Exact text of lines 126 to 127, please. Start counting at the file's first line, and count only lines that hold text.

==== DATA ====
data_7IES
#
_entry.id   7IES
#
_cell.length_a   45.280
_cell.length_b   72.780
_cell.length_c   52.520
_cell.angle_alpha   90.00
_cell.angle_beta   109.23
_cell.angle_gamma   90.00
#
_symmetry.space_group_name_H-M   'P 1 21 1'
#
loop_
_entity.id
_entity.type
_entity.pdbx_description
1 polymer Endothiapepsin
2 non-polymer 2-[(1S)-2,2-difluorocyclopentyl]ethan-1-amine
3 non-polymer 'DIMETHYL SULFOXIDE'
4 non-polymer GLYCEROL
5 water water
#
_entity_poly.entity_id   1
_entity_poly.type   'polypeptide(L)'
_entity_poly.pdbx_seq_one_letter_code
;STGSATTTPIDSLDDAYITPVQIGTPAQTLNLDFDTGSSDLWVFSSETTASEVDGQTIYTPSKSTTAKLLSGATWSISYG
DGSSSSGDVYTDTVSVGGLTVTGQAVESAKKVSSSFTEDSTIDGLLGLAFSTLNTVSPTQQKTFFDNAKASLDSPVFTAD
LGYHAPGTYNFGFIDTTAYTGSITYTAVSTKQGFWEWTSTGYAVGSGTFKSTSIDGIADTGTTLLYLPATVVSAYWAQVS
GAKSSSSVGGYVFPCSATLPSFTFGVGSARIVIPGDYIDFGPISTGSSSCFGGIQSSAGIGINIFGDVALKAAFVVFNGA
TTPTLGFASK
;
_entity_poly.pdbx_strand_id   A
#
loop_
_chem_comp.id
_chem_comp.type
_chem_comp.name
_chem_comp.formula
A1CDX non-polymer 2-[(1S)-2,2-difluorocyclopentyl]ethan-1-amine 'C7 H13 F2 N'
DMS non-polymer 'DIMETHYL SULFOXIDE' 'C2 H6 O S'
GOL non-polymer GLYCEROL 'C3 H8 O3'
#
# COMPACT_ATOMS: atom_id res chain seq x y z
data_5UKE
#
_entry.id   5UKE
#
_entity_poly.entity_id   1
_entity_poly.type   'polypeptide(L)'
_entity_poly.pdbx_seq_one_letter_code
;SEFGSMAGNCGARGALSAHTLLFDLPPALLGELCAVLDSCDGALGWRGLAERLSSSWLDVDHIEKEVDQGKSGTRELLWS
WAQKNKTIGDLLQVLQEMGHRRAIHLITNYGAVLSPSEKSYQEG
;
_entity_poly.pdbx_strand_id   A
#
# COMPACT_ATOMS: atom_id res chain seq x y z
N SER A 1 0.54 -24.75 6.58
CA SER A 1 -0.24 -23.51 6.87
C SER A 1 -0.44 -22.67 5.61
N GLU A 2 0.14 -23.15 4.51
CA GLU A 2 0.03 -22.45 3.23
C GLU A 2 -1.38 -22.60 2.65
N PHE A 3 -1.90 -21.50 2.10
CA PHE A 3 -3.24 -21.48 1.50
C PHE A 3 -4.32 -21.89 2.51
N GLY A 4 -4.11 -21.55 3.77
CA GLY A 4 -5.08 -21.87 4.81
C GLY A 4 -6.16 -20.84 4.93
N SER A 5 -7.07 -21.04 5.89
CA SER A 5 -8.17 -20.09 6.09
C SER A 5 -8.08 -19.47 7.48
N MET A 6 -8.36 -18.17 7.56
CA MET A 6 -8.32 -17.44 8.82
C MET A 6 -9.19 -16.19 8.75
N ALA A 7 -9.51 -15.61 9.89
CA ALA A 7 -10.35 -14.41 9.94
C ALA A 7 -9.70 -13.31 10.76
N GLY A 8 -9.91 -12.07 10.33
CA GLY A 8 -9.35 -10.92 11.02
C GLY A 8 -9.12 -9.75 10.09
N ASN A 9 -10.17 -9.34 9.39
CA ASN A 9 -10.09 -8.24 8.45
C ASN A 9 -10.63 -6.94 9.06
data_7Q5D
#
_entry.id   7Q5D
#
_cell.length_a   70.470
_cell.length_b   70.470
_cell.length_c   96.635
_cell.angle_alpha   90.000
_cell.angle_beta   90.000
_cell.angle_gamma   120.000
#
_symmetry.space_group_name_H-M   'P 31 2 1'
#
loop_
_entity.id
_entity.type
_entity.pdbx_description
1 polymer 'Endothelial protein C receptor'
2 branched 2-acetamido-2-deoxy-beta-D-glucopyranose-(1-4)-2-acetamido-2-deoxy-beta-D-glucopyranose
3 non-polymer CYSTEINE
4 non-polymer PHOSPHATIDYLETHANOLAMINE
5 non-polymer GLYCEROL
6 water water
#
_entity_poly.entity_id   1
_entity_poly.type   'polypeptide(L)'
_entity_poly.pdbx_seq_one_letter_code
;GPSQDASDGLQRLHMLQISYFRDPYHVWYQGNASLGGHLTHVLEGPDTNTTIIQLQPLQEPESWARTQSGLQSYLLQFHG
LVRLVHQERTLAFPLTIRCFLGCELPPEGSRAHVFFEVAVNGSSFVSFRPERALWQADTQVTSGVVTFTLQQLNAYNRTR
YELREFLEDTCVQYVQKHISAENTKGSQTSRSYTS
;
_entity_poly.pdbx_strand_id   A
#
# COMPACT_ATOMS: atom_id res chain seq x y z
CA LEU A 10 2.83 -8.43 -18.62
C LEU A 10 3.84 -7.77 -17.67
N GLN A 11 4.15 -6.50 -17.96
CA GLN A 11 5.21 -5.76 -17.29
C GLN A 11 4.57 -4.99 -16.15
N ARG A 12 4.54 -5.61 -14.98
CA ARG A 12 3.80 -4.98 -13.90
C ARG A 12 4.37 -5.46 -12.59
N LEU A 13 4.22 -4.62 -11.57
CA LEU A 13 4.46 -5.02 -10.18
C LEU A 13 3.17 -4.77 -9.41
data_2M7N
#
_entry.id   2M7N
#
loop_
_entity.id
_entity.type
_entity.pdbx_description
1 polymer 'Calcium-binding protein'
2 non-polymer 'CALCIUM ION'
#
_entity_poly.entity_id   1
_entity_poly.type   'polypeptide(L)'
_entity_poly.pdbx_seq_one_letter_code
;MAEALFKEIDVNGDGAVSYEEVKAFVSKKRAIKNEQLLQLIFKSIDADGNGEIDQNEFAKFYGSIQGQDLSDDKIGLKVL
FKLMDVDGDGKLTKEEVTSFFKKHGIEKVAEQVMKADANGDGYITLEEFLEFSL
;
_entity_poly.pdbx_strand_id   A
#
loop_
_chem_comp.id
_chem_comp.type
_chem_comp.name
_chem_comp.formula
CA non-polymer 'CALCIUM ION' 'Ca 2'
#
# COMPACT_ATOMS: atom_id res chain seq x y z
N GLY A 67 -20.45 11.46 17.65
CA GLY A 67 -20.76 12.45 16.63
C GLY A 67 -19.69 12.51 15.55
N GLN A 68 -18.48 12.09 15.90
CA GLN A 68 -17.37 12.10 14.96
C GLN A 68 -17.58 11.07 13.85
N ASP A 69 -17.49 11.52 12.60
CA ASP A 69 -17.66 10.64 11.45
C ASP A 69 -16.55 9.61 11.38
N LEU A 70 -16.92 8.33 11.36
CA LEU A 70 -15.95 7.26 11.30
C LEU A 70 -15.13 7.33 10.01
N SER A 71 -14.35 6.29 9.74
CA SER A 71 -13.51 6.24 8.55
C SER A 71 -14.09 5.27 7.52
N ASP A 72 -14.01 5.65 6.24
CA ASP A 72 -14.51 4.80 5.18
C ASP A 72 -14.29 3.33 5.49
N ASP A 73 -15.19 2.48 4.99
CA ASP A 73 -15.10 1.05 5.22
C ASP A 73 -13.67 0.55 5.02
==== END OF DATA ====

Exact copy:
C ARG A 12 4.37 -5.46 -12.59
N LEU A 13 4.22 -4.62 -11.57